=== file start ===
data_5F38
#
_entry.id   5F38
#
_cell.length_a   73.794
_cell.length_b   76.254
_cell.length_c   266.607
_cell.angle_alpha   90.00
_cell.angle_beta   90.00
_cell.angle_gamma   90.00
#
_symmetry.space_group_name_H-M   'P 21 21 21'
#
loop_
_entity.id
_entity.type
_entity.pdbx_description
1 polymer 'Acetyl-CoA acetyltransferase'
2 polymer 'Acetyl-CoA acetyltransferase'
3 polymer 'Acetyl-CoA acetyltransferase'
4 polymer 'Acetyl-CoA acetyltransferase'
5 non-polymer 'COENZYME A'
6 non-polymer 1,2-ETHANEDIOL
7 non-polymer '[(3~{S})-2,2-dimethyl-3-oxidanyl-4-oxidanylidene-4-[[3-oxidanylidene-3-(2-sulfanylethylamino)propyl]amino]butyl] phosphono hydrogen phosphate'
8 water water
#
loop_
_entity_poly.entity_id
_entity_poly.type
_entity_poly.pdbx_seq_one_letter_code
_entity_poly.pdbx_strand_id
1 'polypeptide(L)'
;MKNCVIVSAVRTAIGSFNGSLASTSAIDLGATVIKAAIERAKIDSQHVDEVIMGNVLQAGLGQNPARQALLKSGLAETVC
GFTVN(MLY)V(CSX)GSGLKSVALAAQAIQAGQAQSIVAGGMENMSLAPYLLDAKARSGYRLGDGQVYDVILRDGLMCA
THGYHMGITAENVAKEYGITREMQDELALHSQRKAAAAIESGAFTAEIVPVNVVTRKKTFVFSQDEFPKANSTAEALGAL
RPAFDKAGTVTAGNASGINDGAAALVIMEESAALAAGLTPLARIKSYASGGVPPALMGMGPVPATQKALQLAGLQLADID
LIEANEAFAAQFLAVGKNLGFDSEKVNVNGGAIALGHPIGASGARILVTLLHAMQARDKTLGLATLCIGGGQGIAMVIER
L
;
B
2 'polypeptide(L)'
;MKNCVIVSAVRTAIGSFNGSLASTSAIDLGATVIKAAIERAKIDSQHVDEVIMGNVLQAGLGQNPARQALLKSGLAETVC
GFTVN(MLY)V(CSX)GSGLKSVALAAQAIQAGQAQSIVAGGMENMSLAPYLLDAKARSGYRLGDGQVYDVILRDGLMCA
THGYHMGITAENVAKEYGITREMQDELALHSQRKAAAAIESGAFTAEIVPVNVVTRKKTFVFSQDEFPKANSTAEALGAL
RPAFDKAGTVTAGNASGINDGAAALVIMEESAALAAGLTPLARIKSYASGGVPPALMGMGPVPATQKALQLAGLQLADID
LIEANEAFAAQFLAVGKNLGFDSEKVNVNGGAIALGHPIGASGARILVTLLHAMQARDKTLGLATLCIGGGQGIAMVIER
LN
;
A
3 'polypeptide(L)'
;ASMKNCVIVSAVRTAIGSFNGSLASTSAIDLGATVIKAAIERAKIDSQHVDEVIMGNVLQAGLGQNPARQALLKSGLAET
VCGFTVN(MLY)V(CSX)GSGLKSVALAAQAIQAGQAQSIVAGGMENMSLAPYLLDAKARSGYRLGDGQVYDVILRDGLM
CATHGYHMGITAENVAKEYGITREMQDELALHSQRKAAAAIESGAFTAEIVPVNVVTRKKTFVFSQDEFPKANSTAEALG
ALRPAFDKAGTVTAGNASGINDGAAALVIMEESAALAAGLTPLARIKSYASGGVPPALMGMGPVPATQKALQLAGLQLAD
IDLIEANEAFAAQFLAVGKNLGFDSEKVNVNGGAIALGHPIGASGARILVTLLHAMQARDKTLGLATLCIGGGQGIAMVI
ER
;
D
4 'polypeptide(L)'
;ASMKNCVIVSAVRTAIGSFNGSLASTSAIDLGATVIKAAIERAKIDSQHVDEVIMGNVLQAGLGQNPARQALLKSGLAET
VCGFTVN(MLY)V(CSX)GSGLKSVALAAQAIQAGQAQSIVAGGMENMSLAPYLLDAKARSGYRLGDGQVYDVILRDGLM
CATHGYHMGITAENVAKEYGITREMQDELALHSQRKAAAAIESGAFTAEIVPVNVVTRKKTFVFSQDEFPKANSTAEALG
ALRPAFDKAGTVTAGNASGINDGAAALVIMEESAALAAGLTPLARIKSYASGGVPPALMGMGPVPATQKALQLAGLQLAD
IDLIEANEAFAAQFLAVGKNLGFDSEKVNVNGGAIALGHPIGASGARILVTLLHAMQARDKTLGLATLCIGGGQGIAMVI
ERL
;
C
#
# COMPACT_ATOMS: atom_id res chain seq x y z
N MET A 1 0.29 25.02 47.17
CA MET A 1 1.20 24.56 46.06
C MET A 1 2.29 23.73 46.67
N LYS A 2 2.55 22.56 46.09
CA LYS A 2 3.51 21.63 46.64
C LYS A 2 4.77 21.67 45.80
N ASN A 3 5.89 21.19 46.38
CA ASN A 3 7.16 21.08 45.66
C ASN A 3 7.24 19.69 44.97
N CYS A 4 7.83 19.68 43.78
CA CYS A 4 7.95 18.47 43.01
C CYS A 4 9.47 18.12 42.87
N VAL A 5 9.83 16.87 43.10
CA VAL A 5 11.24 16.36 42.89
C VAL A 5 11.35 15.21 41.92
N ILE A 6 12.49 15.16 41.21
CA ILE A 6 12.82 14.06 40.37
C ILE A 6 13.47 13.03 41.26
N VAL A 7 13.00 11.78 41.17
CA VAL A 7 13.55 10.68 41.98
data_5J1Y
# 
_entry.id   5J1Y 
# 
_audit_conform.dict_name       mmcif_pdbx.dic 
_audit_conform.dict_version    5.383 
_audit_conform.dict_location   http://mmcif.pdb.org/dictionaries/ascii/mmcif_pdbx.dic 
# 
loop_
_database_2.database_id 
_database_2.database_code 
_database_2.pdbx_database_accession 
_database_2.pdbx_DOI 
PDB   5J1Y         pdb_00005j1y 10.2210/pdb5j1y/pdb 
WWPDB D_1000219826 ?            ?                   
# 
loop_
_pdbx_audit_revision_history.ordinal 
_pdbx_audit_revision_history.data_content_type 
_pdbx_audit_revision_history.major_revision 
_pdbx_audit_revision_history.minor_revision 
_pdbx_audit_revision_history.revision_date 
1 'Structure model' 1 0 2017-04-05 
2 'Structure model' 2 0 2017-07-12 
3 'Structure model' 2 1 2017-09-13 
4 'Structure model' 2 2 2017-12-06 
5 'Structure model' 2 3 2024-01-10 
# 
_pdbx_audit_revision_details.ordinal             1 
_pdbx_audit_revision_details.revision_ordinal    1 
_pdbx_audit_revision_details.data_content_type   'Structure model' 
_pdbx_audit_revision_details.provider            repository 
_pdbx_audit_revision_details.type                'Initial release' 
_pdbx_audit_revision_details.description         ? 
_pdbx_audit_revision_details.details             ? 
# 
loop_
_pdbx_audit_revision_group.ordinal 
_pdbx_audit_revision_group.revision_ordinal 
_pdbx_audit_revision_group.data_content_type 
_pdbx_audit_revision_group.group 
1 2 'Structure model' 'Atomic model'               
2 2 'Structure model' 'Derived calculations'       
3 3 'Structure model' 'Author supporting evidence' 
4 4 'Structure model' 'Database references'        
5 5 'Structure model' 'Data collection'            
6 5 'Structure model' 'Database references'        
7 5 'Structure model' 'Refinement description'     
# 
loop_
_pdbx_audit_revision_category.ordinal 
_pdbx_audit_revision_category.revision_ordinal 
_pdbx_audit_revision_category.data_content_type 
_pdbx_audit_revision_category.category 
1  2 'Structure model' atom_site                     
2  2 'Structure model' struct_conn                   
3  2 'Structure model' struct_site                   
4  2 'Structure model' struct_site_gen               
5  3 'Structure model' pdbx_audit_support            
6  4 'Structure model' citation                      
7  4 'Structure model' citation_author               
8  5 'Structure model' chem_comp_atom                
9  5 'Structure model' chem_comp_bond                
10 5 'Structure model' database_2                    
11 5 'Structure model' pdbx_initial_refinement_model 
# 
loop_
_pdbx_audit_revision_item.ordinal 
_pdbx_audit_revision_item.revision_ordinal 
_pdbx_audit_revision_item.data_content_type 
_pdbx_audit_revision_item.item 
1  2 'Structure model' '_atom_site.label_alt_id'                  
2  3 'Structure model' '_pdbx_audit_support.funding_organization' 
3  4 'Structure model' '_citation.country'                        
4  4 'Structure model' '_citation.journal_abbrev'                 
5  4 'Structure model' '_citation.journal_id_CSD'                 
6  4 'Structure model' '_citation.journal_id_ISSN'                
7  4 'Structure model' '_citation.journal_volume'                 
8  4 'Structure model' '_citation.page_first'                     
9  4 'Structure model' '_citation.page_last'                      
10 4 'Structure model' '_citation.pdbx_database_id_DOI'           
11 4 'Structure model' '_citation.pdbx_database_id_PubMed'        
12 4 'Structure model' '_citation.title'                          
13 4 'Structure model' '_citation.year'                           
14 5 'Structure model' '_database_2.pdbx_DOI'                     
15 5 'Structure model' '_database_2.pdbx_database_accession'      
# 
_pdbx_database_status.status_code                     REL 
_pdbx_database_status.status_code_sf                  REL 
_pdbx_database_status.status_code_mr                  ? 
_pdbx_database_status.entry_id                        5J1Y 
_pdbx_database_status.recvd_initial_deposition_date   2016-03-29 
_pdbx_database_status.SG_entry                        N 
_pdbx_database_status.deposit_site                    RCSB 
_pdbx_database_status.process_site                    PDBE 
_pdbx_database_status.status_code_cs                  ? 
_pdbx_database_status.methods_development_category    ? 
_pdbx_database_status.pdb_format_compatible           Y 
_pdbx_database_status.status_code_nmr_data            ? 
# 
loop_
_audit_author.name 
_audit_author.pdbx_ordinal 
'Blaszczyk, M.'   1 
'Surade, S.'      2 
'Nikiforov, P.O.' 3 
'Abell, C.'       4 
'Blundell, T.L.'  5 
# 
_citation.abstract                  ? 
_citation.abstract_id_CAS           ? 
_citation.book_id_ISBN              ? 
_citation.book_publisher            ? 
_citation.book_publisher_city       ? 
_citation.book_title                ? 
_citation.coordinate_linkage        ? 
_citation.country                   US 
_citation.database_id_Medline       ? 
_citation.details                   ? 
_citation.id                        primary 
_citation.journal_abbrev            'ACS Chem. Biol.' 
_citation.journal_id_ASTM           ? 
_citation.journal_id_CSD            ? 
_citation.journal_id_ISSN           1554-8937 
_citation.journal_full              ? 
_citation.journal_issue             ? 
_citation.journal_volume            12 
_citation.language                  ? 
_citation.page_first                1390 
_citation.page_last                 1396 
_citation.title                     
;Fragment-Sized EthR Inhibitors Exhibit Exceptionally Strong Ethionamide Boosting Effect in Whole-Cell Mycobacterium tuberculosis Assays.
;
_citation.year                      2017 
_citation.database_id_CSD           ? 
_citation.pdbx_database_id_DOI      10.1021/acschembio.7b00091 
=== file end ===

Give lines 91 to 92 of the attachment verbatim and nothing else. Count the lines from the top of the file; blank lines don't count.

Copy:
# 
_entry.id   5J1Y 